So, “3 rabbis went to a Phish concert,” sounds like the setup for a bad joke. And maybe it is, but it happened. Or, maybe it didn’t. And it probably happens all the time. Or, maybe it doesn’t. Rabbis like Phish. Or not.
Last Saturday night I checked out a local Phish show with a couple of friends, including two fellow rabbis. It was a beautiful fall evening and, in many ways, an enchanted affair from start to finish.
We arrived with plenty of time to survey the parking lot scene. Separating out the various substances in circulation, it was a really lovely vibe. People in good spirits, creative wares of all types for sale, music playing, and so on. Phish consistently provides an occasion for this pop up community to come together. And community is, almost always, a good thing.
The show itself was extraordinary. I didn’t know it at the time, but attending the 2nd night of a run means that you’re more likely to hear the songs that you want to hear (as opposed to the songs that the band wants to play). But this show struck the perfect balance– songs that the crowd wanted to hear and that the band clearly wanted to play. Part of the power of live music is you can tell when its working. There’s consensus among Phish Heads that it was working on Saturday night.
One of my main “grievances” with Phish has to do with their lyrics. I generally find them lacking in emotional and spiritual meaning. The fault may lie with me, but I’m a pretty open minded person and also not foreign to the idea of interpreting texts to find meaning and relevance. With few exceptions, I can’t do that with Phish. Which leaves me with the predicament that their songs often feel absurd without even a narrative to latch on to. The music and musicianship is out of this world, but when I think of the last set list I want to hear before greeting the Great Unknown, there aren’t many Phish songs included.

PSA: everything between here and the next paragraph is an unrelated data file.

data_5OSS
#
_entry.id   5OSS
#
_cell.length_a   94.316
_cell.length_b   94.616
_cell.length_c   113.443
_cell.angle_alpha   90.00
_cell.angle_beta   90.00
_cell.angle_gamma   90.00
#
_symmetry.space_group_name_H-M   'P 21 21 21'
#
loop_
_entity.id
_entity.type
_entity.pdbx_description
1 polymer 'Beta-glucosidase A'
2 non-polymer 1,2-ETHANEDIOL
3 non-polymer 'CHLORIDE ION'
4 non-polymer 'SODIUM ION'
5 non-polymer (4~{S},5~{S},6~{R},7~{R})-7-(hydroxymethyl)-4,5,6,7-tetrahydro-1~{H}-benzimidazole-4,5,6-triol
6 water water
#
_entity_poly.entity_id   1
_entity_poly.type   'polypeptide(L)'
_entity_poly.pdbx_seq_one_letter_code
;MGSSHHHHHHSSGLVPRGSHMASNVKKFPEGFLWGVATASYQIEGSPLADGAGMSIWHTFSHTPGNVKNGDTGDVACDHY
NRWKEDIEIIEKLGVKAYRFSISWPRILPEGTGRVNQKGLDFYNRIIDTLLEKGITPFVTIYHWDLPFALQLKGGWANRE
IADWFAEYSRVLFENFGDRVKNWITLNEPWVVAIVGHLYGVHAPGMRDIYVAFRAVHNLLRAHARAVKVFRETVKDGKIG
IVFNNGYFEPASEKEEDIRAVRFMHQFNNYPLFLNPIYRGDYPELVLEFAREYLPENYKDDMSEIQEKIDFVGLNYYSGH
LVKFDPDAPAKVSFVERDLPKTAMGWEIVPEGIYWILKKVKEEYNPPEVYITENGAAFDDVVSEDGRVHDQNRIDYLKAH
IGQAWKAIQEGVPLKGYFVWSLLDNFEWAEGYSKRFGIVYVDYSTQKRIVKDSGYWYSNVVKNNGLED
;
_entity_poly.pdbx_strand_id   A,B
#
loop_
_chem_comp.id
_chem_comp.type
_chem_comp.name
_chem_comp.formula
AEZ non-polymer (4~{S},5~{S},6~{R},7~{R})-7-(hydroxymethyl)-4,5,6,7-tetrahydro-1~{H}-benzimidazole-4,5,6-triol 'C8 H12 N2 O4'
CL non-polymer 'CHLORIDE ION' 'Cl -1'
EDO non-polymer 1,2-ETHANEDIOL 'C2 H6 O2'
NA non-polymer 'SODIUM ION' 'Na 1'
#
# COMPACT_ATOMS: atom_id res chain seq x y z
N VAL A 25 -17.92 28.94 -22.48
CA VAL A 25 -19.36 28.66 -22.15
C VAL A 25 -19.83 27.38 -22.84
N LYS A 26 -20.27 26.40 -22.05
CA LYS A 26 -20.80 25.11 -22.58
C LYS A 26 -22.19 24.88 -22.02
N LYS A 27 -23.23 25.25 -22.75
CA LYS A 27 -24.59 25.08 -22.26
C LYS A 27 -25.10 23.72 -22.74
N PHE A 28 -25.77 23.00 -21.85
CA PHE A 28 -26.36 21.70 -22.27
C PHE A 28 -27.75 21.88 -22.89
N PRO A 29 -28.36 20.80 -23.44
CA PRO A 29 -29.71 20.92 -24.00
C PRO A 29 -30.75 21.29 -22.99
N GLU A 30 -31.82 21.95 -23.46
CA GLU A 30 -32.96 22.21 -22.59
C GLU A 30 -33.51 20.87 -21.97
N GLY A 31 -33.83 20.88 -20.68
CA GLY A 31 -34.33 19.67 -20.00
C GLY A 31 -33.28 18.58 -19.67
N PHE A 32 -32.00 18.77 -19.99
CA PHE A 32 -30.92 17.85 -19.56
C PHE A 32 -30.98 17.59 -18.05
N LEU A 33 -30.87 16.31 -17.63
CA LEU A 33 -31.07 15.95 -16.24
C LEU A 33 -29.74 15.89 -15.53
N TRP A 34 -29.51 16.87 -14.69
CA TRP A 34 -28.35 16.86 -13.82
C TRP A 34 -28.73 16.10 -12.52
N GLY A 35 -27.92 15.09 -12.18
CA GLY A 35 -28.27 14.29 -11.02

Which leaves me with the question of why Phish is the single band that I’ve seen more than any other in my concert going adventures?
Part of it is the folks I run with. Rabbis or not, they like Phish. We like each other. Phish makes for a joyful excursion. Next, the improvisational spirit that’s at the core of Phish is something that keeps me engaged as a listener. When I think of the years of Phish shows that I found less than inspiring, part of that stems from the fact that I felt a kind of laziness in the music. Again, it might’ve just been my lazy ears.
I also like seeing Phish because I enjoy being part of a crowd of people sharing a musical experience. Even if the lyrics are absurd to the point of feeling hollow at times, there’s still something wonderful about hearing 8-10 thousand people singing them all together. So, there’s that.
Will I continue to see Phish? Yes. Will I continue to enjoy the experience? Yes. So I guess that’s about it!